The pea is the edible seed of of the Pisum sativum plant. Enclosed in long pod, it is technically a legume and is believed to have been first domesticated in Asia. Varieties can be divided into two categories: Green, or sweet, peas and field peas, which are dried for long-term storage.
The most common variety is the English, or garden pea. Its pod is too stringy to be eaten but can be used in the making of vegetable broth. Other popular varieties, known as sugar peas, can be eaten, pod and all. These include Chinese snow and sugar snap peas. The shoots, or tendrils, of the pea plant are edible and have a sweet, mild pea flavor. Green and yellow varieties can be dried, and are usually broken in half and sold as “split” peas.
After World War II, homemakers preferred the convenience of canned or frozen green peas–no more tedious shelling we suppose. But as with corn, the sugars in peas begin converting to starches shortly after being picked. So nothing sold in a can or box can match the delicious taste of freshly picked. If you’ve never had fresh garden peas, you really haven’t had them at all. They are at their absolute best in early spring when they are young and tender, but they are generally available all year long, as are snow and sugar snap varieties.
Buying and Storing
Fresh garden peas should have smooth, unblemished, vibrant green pods. They are somewhat translucent. If held up to the light, you should be able to make out the silhouette of the the peas inside, which should be plump but not pressing against one another. Over grown peas will be starchy and less sweet. Similarly, sugar snap peas, which are often sold pre-washed in cellophane bags, should be plump, but so much as to be busting out. The pods should be bright green and crisp and not splitting open or blemished. While the small seeds of the flat snow pea should be barely discernible, and the pods should be crisp and bright green; never flimsy or rubbery. Avoid any peas with wrinkled pods or signs of yellowing or mildew.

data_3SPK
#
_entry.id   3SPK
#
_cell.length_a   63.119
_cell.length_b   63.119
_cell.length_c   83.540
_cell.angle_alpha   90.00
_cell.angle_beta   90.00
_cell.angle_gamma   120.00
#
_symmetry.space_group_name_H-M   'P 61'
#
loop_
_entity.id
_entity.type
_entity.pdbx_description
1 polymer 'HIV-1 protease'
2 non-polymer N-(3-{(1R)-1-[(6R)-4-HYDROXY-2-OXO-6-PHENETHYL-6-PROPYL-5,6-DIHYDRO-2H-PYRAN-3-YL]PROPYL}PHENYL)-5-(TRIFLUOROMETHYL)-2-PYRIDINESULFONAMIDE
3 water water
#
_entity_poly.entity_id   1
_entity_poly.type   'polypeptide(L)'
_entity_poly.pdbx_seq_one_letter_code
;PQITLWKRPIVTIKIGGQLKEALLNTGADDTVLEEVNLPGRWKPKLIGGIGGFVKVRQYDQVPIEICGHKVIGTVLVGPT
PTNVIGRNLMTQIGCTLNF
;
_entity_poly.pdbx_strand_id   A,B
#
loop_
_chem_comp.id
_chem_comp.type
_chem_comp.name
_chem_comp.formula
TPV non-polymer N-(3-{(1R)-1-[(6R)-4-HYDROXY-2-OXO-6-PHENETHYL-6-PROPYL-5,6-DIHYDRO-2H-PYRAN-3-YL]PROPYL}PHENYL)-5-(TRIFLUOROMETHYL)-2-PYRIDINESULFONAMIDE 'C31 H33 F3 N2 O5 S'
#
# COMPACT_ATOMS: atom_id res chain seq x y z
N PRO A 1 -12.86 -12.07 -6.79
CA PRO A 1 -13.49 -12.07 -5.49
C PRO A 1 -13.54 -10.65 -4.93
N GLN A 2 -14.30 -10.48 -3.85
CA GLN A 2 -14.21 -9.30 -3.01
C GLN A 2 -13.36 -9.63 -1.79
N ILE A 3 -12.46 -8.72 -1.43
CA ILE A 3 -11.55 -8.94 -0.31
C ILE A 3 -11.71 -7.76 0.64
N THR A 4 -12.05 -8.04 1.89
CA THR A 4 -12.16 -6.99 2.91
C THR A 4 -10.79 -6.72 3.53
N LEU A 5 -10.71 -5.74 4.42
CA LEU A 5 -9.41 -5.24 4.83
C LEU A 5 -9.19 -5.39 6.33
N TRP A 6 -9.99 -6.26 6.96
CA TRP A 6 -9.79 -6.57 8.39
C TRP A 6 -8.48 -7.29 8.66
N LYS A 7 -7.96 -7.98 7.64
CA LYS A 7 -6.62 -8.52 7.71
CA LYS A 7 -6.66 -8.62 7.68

Freshly picked peas will hold their sweetness for about three days. Store them in plastic bag that has been perforated with a fork or knife. If you intend on freezing for longer term storage, try to do so within a day of picking to preserve as much of their sweetness as possible. Shell and blanch them for 1 or 2 minutes in boiling water. Allow them to cool and dry on a sheet pan lined with paper towels. Freeze in an airtight container, preferably a zipper freezer bag, and press out as much air as possible.
Preparing and Cooking
Rinse fresh green garden peas thoroughly before shelling. They will not need to be rinsed again. Add to soups and casseroles, or simply simmer them in salted water until tender, but never mushy, about 5 minutes. Drain and serve with a little butter and salt. Combine them with other spring vegetables like asparagus or baby carrots.
Frozen garden peas needn’t be thawed. Add them directly into a pan of boiling salted water, about a cup of water for every pound of peas. Stir thoroughly, and bring back up to a boil for about a minute or two. Cover the pan, remove from the heat, and allow the peas to rest until tender. Drain and add a little salt and butter.
Snow and sugar snap peas are absolutely delicious raw–excellent as crudités and served with dips. Rinse thoroughly and remove any stems as well as the long strings that run along the edges. When cooking, it’s best to leave them on the crunchy side. A quick blanch, steam or stir fry should do the trick.
Fresh pea tendrils can be rinsed, trimmed of any stems and used raw in salads or as a garnishment.
Dried split peas can be reconstituted in water or broth and used for soups or purees.
The sweetness of green peas and carrots make them a natural vegetable combination, but these small green pearls shine brightest when mixed with ham, bacon, or pancetta. They also make an excellent accompaniment with chicken, fish and scallops. Butter and cream are also good choices, and herbs like basil, tarragon, thyme, and mint pair nicely as well.
David Ellis is the Founder and Editor of The Kitchen Journals. He is a food writer, an avid cooking enthusiast. In 2009, he started a food blog, David’s Table, and quickly learned that blogging was lonely work. He developed The Kitchen Journals to work with other food writers and bloggers. He lives in Washington, DC.